Stellar set of soloists made for a thrilling musical evening...

Learchus is an anti-hero of Iago-like proportions. His intrigues and machinations were superbly rendered by countertenor Flavio Ferri-Benedetti; his relentless evil — conveyed by stunning vocal leaps from crystalline heights to resonant depths — was riveting, while his conceited pouting and strutting, embellished with tightly pulsating trills, entertained. The final scene in which Learchus, mid-way through his assassination-abduction mission, recognises his own erroneousness and imprudence and stabs himself in self-chastising remorse, was gripping. (Ferri-Benedetti is clearly the man to go to if you want to learn about Conti: currently completing a doctoral thesis on Metastasian heroines, the countertenor both prepared the edition of the score and provided the English translation of the libretto which was projected onto the wall of the Wigmore Hall cupola.)

And, what a treat for the audience to have two countertenors of such star quality to beguile them. The devil may have all the best tunes, but Lawrence Zazzo, as Giasone, equalled Ferri-Benedetti in the posing and strutting department.

Opera Today
25th Jan 2014


Counter-tenor Flavio Ferri-Benedetti had the most. He played the treacherous villain of the piece, Learchus –the heroine’s spurned lover turned pirate, with a band of men so nasty (so the surtitles told us) that they were even “feared by sailors”. If Ferri-Benedetti displayed a proprietorial air as he swanned about, grinning with braggadocio, mischievously juggling his vocal registers, the air was deserved. For it was Ferri-Benedetii who blew the dust from the score at Vienna’s national library, edited the manuscript, and made it the subject of his doctoral thesis.”

23rd Jan 2014


Just to round it off, we’ll introduce the Wigmore audience to Flavio Ferri-Benedetti, who’s not just the go-to guy for scholarship with this work, but he’s also a fabulous counter-tenor who’s almost in the Zazzo league when it comes to strutting. [...] It’s the countertenors’ show, though, and Ferri-Benedetti stole it – but given this cast, it was a close-run thing.”

24th Jan 2014


Las lágrimas del ángel

Handel y Vivaldi en el Real Coliseo de Carlos III
(San Lorenzo de El Escorial)

Con Impetus (Ensemble Barroco de Madrid)

SCHERZO Magazine — Marzo 2014

Scherzo Marzo2014

A veces no somos conscientes de los tesoros que nos rodean, pero hoy por hoy Ferri-Benedetti es, por la belleza de su voz, por su formación técnica, por sus conocimientos musicológicos y por sus dotes para actuar, uno de los mejores contratenores del mundo (y sólo tiene 30 años). Con el cartel de “no hay entradas”, Flavio e Ímpetus llevaron al coliseo escurialense al borde del paroxismo.”

Sometimes we aren’t conscious of the treasures that are near to us, but nowadays Ferri-Benedetti is, for the beauty of his voice, for his technical preparation, for his musicological knowledge and his acting talents, one of the best countertenors in the world (and he is only 30). With a “sold out” sign, Flavio and Ensemble Impetus drove the audience to the edge of paroxysm.”

Del BLOG DE PECHO de Rubén Amón:

Igual que hay públicos demoledores y anorgásmicos, también hay públicos que sacan lo mejor de los artistas, que los incitan y los estimulan, como sucedió el sábado con Flavio Ferri-Benedetti, soberbio contratenor italiano cuya extravagancia redunda en los deberes del impacto escénico al que obedece el primer mandamiento del barroco.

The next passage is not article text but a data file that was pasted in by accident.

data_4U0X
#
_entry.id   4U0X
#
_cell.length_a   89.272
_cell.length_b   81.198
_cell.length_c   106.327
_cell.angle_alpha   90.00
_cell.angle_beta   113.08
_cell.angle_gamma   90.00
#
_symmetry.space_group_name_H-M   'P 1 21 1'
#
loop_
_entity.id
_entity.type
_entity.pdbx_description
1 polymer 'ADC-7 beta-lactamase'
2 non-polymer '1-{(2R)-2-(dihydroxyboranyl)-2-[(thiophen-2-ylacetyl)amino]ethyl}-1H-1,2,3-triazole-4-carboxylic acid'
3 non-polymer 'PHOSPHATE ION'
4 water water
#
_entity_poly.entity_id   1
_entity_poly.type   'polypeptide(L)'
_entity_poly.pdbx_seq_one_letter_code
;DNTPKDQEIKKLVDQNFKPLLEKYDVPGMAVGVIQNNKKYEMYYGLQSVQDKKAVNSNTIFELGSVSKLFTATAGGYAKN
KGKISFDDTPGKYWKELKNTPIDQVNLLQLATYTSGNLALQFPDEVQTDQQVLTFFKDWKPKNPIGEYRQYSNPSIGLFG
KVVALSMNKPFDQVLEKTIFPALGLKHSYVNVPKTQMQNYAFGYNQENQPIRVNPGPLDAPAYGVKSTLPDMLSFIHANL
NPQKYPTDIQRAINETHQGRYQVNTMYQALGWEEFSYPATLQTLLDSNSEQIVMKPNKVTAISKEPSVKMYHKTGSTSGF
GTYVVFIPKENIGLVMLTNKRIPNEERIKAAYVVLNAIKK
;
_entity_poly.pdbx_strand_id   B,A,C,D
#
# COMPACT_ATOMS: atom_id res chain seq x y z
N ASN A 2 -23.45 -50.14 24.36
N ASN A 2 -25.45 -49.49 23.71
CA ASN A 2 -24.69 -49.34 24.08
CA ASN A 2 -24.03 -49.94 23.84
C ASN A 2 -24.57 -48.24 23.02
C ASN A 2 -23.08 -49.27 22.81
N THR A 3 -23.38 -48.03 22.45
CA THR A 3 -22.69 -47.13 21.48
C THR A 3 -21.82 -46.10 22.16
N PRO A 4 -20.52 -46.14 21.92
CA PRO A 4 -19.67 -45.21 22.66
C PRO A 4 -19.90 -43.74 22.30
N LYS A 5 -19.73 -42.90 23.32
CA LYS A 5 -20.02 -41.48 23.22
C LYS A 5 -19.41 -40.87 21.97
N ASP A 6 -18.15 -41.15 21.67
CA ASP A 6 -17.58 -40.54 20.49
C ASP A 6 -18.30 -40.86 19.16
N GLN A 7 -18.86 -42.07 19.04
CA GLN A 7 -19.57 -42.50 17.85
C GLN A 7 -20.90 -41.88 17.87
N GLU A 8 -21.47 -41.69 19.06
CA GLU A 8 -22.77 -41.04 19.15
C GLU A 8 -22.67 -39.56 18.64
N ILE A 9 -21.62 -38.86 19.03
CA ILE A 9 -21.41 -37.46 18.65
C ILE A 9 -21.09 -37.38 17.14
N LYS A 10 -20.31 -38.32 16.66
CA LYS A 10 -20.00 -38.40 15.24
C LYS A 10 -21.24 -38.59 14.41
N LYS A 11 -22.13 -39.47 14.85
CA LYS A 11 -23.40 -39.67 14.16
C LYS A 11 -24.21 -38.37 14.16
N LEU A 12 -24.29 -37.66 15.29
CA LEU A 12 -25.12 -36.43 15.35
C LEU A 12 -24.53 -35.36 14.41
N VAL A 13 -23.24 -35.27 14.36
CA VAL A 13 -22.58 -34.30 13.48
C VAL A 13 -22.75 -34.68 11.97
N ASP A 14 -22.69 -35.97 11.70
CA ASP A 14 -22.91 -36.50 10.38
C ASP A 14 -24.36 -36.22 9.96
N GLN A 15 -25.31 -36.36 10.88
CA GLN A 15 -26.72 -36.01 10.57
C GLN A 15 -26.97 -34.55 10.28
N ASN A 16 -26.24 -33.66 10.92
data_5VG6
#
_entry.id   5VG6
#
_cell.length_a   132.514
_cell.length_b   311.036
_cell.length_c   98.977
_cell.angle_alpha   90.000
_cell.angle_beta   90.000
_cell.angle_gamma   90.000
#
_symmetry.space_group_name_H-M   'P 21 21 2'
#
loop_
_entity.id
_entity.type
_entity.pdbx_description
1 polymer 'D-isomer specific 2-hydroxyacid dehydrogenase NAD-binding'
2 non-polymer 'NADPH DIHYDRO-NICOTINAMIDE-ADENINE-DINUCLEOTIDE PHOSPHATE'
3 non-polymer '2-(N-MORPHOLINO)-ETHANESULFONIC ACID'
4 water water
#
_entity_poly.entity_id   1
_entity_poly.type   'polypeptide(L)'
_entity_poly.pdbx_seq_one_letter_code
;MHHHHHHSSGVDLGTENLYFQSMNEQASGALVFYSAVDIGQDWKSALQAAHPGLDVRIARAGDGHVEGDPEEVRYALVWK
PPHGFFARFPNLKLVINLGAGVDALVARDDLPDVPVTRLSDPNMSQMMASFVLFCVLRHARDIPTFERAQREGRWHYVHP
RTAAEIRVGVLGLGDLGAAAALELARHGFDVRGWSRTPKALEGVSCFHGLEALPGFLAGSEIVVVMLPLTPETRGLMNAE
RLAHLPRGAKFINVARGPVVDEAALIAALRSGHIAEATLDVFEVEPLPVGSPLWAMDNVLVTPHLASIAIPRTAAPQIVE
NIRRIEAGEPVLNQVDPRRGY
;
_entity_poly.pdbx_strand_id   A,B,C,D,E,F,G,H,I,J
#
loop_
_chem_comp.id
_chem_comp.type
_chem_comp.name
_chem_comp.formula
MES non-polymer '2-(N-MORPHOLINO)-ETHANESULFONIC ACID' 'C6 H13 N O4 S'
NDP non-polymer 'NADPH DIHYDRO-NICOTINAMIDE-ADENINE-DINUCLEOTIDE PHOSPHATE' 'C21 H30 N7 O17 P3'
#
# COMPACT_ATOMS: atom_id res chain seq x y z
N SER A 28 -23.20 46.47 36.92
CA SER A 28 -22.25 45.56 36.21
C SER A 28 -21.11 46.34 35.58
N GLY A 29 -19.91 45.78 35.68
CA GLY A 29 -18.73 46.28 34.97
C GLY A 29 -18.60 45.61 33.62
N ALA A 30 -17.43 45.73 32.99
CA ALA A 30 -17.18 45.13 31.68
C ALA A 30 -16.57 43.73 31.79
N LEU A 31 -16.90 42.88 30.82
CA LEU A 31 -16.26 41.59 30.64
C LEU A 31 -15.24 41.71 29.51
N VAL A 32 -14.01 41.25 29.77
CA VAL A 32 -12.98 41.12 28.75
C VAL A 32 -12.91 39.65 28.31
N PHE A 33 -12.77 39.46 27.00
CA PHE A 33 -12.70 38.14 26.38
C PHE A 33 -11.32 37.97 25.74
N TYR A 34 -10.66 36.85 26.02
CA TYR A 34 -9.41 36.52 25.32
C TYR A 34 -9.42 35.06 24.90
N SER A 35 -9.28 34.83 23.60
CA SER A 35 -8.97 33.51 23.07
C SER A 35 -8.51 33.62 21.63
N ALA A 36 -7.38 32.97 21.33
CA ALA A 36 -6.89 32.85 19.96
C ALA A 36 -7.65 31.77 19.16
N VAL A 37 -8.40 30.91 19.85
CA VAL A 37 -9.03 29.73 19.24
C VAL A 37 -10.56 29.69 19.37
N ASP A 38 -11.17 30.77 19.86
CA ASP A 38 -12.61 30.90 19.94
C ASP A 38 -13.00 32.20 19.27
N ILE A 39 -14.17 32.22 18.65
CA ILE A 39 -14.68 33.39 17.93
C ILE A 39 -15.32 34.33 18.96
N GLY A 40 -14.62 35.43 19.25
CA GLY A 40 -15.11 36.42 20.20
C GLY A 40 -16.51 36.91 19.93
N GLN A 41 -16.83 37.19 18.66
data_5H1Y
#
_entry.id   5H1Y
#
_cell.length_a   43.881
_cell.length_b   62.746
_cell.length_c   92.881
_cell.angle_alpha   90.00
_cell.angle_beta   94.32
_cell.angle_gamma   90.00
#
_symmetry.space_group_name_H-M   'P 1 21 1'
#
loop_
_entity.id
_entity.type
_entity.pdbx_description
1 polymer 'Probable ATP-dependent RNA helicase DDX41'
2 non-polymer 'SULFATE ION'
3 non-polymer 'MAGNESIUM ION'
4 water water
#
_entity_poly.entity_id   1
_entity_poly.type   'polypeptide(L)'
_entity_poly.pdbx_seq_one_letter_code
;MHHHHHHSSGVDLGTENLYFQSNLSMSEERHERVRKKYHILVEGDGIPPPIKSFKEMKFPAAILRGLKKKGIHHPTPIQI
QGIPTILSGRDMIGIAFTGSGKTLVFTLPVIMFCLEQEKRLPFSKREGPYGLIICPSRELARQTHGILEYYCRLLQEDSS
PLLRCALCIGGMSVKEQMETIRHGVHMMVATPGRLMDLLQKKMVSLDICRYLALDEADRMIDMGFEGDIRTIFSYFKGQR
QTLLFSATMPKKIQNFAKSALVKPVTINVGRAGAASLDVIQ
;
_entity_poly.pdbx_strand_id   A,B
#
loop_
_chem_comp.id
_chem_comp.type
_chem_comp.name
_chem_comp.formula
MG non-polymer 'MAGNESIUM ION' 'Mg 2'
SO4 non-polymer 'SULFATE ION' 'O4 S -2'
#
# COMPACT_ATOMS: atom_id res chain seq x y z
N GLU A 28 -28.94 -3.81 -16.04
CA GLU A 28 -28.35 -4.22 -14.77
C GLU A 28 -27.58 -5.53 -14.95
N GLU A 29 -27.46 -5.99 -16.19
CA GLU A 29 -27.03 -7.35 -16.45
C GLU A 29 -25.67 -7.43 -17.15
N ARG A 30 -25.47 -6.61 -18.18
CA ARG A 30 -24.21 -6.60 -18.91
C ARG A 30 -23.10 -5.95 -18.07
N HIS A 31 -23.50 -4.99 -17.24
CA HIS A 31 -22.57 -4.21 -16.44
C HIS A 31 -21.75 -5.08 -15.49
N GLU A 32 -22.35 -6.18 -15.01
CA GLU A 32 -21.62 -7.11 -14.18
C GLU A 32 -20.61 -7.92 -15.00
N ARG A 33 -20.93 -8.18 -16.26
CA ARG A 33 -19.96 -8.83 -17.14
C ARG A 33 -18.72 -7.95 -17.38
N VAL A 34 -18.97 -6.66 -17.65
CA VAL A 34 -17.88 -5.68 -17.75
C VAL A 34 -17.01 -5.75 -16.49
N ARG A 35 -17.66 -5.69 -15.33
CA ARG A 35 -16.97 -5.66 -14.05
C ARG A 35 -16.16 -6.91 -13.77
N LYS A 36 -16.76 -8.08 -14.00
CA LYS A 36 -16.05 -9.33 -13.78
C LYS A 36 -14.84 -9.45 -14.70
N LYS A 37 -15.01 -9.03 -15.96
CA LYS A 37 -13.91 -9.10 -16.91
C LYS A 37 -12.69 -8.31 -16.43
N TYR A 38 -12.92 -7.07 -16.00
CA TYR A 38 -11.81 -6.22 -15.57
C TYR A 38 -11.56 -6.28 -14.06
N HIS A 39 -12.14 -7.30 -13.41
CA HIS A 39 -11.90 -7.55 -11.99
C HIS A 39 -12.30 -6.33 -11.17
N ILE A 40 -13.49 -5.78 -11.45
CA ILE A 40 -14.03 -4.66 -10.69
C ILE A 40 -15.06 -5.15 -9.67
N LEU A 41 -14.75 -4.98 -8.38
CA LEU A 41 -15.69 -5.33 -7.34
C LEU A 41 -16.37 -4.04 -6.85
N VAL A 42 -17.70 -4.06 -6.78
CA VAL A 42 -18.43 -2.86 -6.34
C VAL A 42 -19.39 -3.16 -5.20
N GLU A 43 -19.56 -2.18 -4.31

Se entiende y se justifica así la teatralidad con que se desenvuelve el artista. Y no como una impostura, sino como una implicación dramatúrgica. No se trata de encadenar arias a semejanza de un menú de comida rápida, sino de identificarse con ellas en la palabra y en la música para concederles la necesaria e imponente corpulencia artística.

Fue lo que hizo Ferri-Benedetti sin distinción de los pasajes de bravura o los de “grazia”. El refinamiento  y la pulcritud con que concibió  la “Cara sposa” de “Rinaldo” cohabitaron con el virtuosismo de “Giulio Cesare” y con los alardes pirotécnicos en el trance inaugural (“Admeto”) de una primera parte dedicada al repertorio de Handel.

La segunda parte, sin lugar al descanso,  tuvo como protagonista a Vivaldi. En particular la sensibilidad y la creatividad con que el contratenor italiano afincado en Castellón concibió y resolvió la complejísima cantata “Cesate, ormai cesate”.

Tanto hacía falta un actor competente como un cantante virtuoso, así es que Ferri-Benedetti asumió el desafío desde la equidistancia. Que no desde la especulación. Decía Alfredo Kraus que un cantante nunca debe cantar con el capital, sino con los intereses. Discrepo, al menos como espectador. Y creo que discrepa Ferri-Benedetti, toda vez que su entrega absoluta venía a identificarse con la entrega del público.”


Febrero 2014


“Ferri-Benedetti mostró su brillante técnica vocal, su control de la dinámica y su cuidada emisión en las arias “Aure, deh, per pietà”, de Julio César, y “Cara Sposa”, de Rinaldo, y afrontó con gran valentía la cantata RV 684 de Vivaldi pese a su gran dificultad. Todo ello, unido a su gran sensibilidad, pasión y personalidad que desplegó en su improvisada escenografía, encandiló a un abarrotado teatro.” 

FB showed his brilliant vocal technique, his dynamic control and his precise emission […] and faced with great courage the Vivaldi cantata, despite its difficulty. All that together with his great sensitiveness, passion and personality, which he showed in his improvised stagings — thus exciting the fullhouse.”

RITMO — Abril de 2014